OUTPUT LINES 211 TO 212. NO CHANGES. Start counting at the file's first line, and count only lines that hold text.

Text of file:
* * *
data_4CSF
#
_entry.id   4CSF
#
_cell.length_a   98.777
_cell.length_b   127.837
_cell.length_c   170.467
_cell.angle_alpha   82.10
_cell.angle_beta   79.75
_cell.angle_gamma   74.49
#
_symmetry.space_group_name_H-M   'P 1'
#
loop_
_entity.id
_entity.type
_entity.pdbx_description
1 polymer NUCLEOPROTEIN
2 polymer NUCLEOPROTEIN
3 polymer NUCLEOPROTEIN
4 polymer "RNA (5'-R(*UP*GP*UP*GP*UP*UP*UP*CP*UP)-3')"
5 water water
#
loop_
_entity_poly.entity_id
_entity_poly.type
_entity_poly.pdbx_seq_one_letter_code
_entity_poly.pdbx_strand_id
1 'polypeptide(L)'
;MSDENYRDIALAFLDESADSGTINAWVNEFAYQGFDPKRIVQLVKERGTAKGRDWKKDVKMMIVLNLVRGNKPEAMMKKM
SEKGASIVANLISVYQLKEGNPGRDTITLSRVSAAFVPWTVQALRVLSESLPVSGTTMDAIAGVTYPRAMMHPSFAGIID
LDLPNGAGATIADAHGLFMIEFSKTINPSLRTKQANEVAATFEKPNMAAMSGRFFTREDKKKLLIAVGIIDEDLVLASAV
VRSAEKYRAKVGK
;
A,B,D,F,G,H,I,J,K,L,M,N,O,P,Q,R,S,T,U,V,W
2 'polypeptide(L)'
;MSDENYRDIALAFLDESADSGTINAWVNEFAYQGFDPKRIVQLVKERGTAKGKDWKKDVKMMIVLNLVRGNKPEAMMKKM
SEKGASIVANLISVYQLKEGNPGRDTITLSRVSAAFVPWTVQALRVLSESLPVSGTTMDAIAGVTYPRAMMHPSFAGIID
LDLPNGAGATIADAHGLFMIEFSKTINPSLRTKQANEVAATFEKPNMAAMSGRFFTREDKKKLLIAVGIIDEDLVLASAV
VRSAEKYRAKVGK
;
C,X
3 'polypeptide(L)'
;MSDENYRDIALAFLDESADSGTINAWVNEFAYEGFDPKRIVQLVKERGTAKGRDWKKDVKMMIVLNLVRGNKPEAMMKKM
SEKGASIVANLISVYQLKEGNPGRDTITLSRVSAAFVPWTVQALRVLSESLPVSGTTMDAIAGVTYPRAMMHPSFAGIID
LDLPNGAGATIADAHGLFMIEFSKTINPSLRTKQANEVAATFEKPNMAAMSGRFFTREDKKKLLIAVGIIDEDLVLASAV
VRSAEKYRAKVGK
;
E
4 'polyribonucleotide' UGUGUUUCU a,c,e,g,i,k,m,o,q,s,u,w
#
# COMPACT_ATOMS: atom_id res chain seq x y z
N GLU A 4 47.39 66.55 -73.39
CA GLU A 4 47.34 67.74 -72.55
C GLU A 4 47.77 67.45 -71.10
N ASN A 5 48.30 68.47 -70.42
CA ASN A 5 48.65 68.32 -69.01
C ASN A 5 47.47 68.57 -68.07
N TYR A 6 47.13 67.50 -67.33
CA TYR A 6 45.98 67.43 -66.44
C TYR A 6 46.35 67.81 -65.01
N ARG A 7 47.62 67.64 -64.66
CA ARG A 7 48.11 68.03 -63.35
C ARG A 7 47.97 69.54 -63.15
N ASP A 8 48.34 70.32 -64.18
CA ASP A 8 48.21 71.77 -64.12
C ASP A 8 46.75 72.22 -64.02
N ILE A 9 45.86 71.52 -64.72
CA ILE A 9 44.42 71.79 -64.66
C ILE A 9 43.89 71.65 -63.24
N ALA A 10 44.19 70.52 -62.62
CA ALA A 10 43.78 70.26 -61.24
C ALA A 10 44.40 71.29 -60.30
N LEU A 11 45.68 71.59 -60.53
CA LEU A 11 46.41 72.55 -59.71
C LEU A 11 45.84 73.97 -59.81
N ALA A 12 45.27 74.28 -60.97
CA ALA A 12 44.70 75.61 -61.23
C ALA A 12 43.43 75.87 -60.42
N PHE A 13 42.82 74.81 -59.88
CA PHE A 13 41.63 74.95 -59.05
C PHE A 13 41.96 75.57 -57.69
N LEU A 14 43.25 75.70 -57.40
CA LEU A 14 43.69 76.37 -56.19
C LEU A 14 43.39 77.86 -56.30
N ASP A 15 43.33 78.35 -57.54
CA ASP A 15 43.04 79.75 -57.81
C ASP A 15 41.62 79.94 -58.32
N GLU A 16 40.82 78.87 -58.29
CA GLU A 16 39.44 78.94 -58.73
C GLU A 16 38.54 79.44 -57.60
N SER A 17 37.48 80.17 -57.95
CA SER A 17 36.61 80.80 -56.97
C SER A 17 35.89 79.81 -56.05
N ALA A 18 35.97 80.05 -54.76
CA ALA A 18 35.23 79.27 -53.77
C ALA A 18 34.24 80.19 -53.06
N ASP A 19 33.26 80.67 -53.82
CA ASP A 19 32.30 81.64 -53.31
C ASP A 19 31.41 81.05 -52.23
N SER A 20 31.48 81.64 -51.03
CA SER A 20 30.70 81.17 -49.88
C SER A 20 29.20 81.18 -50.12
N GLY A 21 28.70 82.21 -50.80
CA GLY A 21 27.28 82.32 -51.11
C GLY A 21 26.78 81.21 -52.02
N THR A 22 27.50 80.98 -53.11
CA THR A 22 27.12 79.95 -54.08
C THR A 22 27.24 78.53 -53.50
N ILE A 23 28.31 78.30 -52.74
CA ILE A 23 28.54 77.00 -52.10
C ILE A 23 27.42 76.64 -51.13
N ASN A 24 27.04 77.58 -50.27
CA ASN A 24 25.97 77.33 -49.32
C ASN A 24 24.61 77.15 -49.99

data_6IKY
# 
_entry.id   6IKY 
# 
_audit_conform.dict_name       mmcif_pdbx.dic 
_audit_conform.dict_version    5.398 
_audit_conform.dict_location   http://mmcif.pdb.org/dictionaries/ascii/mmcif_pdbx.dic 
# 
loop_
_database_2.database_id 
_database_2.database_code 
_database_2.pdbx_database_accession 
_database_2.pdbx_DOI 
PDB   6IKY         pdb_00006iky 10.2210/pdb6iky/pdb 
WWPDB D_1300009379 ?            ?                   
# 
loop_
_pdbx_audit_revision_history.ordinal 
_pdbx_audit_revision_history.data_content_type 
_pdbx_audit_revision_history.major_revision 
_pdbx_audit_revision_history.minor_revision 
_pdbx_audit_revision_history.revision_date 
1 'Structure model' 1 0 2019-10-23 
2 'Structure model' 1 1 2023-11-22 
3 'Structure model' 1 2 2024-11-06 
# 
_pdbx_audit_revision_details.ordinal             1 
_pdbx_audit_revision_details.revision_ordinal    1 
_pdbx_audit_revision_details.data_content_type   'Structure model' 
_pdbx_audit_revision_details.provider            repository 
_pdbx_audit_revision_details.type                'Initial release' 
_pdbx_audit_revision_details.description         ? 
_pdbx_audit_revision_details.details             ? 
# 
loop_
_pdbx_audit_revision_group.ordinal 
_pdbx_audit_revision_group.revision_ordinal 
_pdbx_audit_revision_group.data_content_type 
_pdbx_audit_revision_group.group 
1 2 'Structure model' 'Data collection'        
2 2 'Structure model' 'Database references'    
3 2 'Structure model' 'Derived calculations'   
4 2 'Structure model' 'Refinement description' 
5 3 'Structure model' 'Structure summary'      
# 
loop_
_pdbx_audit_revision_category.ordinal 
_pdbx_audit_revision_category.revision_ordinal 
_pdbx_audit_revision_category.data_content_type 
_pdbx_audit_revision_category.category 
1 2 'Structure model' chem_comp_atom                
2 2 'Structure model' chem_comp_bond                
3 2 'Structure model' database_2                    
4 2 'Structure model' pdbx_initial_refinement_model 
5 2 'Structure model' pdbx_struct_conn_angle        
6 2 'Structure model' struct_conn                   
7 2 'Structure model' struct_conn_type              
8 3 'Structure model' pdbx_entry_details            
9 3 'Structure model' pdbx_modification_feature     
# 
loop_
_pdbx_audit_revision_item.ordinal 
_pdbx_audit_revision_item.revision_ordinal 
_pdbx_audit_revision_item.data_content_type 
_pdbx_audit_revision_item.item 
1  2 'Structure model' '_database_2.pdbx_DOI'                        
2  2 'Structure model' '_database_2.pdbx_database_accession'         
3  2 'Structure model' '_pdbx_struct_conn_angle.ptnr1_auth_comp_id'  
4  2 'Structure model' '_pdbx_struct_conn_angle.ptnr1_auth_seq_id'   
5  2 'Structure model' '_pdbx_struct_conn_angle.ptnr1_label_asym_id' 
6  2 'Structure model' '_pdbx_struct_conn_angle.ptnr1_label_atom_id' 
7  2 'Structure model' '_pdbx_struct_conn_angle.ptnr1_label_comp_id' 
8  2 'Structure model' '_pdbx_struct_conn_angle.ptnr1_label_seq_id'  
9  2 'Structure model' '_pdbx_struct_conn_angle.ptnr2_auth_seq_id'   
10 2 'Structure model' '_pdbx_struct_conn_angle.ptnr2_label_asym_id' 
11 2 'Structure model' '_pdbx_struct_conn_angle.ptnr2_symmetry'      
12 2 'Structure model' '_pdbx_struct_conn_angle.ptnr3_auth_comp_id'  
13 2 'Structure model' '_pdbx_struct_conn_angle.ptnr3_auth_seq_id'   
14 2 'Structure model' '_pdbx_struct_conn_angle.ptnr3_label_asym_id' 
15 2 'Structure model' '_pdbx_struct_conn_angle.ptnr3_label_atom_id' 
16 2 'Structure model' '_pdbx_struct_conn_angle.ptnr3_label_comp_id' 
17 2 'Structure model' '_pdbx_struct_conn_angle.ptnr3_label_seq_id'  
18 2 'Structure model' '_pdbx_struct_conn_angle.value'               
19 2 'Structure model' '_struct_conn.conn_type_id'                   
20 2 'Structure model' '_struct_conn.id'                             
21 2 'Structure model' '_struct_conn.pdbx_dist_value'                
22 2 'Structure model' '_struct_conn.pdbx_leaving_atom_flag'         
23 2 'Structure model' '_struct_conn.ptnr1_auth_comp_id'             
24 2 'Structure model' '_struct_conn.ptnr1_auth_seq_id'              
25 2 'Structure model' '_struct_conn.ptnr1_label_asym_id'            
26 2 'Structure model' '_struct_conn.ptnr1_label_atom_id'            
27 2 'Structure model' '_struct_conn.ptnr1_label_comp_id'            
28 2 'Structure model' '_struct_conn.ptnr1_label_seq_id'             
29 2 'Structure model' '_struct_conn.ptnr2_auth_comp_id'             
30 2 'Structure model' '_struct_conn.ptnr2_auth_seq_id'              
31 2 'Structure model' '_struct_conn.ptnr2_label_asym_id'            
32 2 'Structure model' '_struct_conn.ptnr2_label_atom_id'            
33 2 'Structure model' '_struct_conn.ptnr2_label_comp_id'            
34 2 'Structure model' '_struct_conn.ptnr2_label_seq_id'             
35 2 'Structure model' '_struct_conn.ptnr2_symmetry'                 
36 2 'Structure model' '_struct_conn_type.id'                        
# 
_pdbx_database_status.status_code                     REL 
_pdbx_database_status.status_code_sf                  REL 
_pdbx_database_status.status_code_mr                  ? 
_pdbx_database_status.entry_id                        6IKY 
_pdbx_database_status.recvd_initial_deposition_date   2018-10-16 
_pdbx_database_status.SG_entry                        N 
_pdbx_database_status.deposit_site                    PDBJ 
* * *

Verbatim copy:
31 2 'Structure model' '_struct_conn.ptnr2_label_asym_id'            
32 2 'Structure model' '_struct_conn.ptnr2_label_atom_id'            